If you'd like to have a crystalline, edgy smooth-shaped building, be sure to contact a Swiss architect. The practice of creating tightly lined buildings with a subtle twist has been traditionally Swiss. And the firm Burkhard Meyer has proved to be among the best at this game, with their Falken Baden building. This building consists of offices and appartments, in a sleek, elegantly morphed box. There are several things that make this building spectacular, besides the shape of things. For starters: the huge overhangs of the building. The sharp, fully glazed corners of the building cantilever up to eight metres, with a cantilever in a different direction above that. This makes the already elegant building extra sexy in its shape.
Also, organisationally it's quite interesting how Burkhard Meyer put the different parts together. On top of a block of offices, arranged around an atrium, there are houses around a central patio. So the roof becomes a roof-terrace, inverted, turning away from the cityscape around it.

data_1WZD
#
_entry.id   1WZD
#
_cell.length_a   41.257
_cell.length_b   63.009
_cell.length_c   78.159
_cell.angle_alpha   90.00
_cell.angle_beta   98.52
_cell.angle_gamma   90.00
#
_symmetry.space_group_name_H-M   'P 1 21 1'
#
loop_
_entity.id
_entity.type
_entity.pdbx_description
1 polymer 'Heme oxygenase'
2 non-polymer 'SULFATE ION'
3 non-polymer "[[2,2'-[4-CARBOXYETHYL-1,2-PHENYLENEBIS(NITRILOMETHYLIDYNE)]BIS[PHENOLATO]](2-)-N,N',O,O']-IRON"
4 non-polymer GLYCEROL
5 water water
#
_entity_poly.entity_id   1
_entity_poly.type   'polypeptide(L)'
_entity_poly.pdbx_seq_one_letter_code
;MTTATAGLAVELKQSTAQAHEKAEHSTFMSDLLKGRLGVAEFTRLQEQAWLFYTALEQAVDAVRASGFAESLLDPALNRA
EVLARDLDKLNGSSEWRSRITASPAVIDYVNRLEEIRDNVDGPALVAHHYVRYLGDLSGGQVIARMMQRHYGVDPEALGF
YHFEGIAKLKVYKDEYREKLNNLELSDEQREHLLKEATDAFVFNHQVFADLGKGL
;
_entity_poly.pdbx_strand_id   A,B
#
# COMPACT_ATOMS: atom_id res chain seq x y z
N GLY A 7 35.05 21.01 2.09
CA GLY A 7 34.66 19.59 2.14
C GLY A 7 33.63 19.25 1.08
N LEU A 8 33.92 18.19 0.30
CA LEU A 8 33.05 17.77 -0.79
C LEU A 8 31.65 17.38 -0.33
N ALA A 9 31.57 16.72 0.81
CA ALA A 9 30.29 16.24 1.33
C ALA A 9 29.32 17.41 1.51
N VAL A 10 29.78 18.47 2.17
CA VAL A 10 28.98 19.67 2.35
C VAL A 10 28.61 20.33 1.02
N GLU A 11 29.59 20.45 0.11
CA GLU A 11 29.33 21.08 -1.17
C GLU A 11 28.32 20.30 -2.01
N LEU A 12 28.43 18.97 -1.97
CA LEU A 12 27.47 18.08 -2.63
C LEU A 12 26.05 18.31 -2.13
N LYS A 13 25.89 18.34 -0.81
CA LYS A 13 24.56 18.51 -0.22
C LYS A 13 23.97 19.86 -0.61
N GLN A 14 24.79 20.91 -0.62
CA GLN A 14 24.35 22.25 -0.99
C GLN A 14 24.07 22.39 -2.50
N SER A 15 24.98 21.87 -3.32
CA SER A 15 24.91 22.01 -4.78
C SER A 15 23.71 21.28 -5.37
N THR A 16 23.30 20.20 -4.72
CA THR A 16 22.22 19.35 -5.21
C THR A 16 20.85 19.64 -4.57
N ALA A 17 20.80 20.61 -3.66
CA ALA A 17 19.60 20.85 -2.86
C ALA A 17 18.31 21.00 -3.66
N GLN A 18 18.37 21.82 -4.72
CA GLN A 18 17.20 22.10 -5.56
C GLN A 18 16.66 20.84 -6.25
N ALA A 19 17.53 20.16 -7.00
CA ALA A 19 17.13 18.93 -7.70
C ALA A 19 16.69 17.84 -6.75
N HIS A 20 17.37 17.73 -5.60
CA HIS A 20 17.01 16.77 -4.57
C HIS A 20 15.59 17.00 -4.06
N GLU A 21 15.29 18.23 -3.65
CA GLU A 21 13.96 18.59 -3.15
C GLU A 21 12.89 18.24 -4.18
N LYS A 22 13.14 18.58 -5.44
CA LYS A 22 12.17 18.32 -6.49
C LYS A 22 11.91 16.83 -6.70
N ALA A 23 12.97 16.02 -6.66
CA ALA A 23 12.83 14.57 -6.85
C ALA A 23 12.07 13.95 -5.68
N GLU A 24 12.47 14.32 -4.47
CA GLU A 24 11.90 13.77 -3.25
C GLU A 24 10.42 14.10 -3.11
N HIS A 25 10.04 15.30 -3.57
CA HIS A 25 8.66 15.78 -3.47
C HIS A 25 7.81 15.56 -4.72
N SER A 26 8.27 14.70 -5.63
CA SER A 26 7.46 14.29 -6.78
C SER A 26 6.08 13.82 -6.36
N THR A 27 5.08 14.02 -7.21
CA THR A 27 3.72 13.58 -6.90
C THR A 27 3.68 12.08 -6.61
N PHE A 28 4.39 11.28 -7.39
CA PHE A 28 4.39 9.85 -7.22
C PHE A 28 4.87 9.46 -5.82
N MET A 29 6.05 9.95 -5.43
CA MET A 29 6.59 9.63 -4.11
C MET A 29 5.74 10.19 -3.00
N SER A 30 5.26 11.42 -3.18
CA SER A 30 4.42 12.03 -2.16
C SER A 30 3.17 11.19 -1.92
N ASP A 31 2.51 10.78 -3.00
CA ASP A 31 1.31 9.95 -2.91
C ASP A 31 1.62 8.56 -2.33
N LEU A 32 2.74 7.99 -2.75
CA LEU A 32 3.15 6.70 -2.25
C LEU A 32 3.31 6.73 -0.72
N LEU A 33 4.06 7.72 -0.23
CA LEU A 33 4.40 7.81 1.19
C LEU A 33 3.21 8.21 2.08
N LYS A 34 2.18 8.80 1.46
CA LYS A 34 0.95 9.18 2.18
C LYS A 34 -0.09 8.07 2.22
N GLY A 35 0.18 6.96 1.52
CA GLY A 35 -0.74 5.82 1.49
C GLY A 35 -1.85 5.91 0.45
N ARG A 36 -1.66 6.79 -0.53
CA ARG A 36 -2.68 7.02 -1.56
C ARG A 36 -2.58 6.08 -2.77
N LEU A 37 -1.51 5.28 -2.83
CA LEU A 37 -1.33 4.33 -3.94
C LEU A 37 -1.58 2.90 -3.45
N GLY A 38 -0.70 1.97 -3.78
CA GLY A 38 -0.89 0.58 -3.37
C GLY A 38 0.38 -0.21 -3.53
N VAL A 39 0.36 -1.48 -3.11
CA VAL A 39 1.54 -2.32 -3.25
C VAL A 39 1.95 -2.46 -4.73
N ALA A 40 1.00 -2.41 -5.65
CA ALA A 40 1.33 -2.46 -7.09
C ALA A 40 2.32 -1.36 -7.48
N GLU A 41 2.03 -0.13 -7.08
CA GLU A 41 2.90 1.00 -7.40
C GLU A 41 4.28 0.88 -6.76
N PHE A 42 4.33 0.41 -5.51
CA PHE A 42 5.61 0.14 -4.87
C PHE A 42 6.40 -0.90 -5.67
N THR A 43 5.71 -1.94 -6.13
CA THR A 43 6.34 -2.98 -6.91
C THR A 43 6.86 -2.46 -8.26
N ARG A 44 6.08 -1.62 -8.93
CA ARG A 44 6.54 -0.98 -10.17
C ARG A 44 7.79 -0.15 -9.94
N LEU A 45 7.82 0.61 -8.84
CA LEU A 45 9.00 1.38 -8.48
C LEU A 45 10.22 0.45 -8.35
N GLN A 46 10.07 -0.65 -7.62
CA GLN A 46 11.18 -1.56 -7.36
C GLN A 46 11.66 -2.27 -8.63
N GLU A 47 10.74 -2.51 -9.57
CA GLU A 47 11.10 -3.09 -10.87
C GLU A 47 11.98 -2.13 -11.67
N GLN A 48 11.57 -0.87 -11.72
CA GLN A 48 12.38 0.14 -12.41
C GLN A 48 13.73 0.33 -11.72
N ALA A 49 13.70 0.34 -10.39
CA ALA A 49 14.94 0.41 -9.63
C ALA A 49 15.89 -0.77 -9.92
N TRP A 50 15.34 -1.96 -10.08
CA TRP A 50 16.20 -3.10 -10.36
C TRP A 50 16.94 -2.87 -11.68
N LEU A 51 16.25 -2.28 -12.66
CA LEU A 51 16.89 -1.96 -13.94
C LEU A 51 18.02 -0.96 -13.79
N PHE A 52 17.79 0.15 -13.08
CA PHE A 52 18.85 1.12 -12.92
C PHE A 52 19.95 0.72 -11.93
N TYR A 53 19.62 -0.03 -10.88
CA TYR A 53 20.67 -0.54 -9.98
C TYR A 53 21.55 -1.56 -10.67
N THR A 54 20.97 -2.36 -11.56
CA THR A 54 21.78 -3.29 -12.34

The question might be: is there nothing wrong with this building whatsoever? Well, to be honest, the atrium in the office block seems to be a bit gloomy (and almost depressing, in a way). But other than that, this building has so much going on for it. It's sheer elegance, in organisation, morpheology, materialisation and urban positioning.